10 Stages Of Getting Up For Your 8 A.M., Portrayed By Your Favorite Central Perk Regulars

10 Stages Of Getting Up For Your 8 A.M., Portrayed By Your Favorite Central Perk Regulars

Could this class *be* any earlier?
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Whether it's by choice or last resort, taking at least one 8 A.M. class over the course of your college career is almost inevitable. If you've never had to, let me clear the air. 8 A.M.s are really not as bad as some students make them out to be. In some ways, they're great; they allow you to establish a solid morning routine and get a jump start on your day.

If you have taken an 8 A.M., or are currently taking one, you know that getting ready for class that early in the morning is not always fun or easy. We'd all like to get a perfect night's sleep, wake up feeling refreshed, and be ready to tackle the day, but more often than not, it ends up going a little something like this:


1. First alarm - 7:00 A.M.

This is the one that prematurely interrupts your peaceful sleep. Its only real purpose is to provide fair warning that you're going to need to get up sometime soon... but not just yet.

2. Second alarm - 7:15 A.M.

A little piece of your heart breaks when you hear this one, because you know that you actually have to leave your bed. For real this time.

3. Deciding that you're still too comfortable to get up, so you lay down for five more minutes.

You tell yourself that you're totally awake, so there's no real harm in doing this. You have all intentions of closing your eyes for five more minutes, and five more minutes only.

4. Realizing that you underestimated those "five" minutes and are now running severely behind schedule.

Those five extra minutes of shut-eye turned into 20, and at this point, you may or may not be debating whether you can afford to miss class (just this one time).

5. Trying to eliminate as many tasks as possible from your morning routine to make up for lost time.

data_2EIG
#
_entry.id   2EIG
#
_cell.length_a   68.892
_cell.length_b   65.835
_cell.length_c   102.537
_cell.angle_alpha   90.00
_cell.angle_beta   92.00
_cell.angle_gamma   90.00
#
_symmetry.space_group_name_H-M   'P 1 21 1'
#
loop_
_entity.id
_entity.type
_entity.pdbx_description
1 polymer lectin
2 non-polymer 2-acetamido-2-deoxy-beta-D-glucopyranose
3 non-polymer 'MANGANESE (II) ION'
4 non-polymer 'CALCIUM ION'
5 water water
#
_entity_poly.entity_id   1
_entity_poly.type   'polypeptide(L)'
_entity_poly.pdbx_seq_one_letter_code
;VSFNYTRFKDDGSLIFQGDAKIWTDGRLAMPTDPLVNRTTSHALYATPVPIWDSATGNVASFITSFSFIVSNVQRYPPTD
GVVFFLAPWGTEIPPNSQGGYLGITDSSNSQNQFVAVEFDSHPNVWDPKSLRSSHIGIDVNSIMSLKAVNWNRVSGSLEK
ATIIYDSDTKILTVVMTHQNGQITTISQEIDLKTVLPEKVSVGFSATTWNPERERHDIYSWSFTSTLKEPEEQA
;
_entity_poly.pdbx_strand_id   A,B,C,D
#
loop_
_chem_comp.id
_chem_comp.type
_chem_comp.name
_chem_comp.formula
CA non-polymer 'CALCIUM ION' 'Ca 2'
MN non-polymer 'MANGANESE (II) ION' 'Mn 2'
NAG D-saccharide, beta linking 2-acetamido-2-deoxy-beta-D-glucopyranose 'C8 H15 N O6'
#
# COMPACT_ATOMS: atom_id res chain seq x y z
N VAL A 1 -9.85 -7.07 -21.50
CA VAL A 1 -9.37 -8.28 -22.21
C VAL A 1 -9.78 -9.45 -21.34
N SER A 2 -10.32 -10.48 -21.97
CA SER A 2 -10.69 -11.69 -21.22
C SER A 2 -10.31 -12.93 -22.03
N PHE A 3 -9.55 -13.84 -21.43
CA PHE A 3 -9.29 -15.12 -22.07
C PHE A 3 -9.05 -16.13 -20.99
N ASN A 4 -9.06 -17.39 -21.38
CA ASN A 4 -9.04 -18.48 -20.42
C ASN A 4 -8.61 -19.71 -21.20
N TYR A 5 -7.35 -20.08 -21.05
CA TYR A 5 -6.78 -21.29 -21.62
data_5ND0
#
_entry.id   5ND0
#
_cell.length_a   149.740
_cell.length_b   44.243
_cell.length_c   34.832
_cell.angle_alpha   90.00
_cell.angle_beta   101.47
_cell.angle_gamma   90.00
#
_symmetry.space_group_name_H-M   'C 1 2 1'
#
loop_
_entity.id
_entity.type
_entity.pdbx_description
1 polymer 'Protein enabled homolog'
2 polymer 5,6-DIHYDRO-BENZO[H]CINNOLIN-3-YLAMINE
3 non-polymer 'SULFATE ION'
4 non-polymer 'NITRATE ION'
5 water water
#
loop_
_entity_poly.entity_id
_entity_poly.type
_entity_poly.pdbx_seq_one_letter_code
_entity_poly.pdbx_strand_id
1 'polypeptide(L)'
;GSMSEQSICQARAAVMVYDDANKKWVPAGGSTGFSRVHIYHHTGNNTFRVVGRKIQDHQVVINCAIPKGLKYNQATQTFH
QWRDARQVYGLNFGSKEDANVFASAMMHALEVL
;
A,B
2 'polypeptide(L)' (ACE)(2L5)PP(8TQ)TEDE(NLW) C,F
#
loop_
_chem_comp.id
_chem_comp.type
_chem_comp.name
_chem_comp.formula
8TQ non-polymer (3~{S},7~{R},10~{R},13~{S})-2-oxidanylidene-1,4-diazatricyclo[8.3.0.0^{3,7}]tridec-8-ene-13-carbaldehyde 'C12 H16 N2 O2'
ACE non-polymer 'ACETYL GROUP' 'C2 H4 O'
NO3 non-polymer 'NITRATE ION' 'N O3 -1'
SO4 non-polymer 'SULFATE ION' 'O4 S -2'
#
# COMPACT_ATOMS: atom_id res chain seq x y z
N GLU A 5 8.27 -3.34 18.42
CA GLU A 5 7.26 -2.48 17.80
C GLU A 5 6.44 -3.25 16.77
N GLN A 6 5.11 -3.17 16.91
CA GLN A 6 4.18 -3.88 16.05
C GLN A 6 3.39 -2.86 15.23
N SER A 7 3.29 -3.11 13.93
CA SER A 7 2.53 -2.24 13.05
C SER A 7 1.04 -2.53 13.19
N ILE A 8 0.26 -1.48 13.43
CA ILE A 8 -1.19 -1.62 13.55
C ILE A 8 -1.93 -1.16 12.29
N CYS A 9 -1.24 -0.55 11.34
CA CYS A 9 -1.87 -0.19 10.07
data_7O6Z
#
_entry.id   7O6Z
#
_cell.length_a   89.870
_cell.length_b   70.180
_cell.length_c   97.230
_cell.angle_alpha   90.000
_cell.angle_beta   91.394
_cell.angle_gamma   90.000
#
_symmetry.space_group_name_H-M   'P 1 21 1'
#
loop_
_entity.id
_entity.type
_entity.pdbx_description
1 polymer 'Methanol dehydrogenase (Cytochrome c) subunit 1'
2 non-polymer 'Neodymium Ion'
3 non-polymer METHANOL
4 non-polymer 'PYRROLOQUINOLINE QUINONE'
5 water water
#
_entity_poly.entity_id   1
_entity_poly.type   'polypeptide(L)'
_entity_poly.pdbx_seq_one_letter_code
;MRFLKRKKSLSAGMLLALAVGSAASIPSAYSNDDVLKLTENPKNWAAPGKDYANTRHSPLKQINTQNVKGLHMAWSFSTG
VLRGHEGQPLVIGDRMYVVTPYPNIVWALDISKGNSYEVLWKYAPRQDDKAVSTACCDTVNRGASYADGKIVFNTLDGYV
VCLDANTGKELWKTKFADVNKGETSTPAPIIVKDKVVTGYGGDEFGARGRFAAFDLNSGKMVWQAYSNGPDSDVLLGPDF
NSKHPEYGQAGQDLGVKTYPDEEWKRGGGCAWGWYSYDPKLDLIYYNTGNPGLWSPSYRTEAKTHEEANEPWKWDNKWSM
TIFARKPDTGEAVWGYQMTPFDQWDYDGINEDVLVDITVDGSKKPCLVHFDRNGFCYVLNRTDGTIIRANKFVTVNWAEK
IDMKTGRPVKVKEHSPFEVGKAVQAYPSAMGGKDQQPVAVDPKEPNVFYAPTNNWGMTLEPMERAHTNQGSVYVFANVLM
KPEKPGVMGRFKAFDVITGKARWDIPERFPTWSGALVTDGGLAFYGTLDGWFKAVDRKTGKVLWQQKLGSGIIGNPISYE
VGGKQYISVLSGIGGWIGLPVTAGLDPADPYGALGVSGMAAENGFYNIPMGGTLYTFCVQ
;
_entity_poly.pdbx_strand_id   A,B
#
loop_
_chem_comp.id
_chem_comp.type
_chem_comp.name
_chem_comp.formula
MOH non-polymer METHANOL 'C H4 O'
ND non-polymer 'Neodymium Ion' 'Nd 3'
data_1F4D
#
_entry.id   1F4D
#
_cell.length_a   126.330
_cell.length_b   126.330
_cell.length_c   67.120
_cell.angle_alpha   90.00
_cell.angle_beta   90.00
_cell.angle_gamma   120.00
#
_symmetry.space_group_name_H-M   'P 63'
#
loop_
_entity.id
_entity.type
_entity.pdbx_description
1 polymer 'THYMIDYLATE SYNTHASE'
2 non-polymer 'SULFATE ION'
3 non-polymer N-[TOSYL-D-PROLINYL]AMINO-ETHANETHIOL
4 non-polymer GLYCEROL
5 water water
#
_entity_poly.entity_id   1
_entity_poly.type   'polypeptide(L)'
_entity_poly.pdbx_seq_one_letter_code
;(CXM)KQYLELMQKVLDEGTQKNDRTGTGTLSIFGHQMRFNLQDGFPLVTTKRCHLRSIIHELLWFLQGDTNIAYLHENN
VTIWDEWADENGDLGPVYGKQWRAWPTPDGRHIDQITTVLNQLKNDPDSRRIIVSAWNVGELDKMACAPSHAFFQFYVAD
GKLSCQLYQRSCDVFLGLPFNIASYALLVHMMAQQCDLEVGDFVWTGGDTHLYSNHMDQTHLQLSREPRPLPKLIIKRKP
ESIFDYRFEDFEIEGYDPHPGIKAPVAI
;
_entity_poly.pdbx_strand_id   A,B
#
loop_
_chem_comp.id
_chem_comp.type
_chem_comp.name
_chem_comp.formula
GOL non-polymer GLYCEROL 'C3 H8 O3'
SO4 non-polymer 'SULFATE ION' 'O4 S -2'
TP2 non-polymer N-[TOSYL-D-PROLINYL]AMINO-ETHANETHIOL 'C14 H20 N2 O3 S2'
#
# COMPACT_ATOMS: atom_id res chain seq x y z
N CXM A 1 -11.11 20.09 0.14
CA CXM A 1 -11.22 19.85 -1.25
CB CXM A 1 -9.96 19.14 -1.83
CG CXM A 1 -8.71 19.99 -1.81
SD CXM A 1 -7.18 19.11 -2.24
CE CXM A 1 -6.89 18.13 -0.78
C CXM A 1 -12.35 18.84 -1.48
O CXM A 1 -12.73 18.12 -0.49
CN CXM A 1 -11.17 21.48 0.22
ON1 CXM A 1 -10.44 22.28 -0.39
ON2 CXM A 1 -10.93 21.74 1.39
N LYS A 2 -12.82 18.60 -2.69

Makeup is a no-go at this point, and you can definitely wait until you get back to your room later to make your bed. Along with this phase comes the mental calculation of the absolute last minute you'd be able to leave your dorm without being late.

6. Accidentally making a loud noise and nearly waking up your roommates.

It's bad enough that you're rushing around trying to get ready in the dark while they're sound asleep, but you also have to be extremely careful as to not slam, bang, or drop anything while you're doing it. But, be courteous, because you'll appreciate it when the roles are reversed next semester.

7. Speed-walking across campus, hoping that you're not causing too much of a scene.

Not only are you practically jogging to class at this point, but you're also considering any and every short-cut you could possibly take in hopes of shaving a minute or two off your commute.

8. That feeling of making it to class at exactly 8:00.

You're on top of the world! Who needs to wake up early, anyway? Not you, because you MADE IT.

9. ...or at 8:01.

A+ for effort. So close.

Cover Image Credit: Photo by Aphiwat chuangchoem from Pexels

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10 Shows Netflix Should Have Acquired INSTEAD of Re-newing 'Friends' For $100 Million

Could $100 Million BE anymore of an overspend?

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Netflix broke everyone's heart and then stitched them back together within a matter of 12 hours the other day.

How does one do that you may wonder. Well they start by announcing that as of January 1st, 2019 'Friends' will no longer be available to stream. This then caused an uproar from the ones who watch 'Friends' at least once a day, myself including. Because of this giant up roar, with some threats to leave Netflix all together, they announced that 'Friends' will still be available for all of 2019. So after they renewed our hope in life, they released that it cost them $100 million.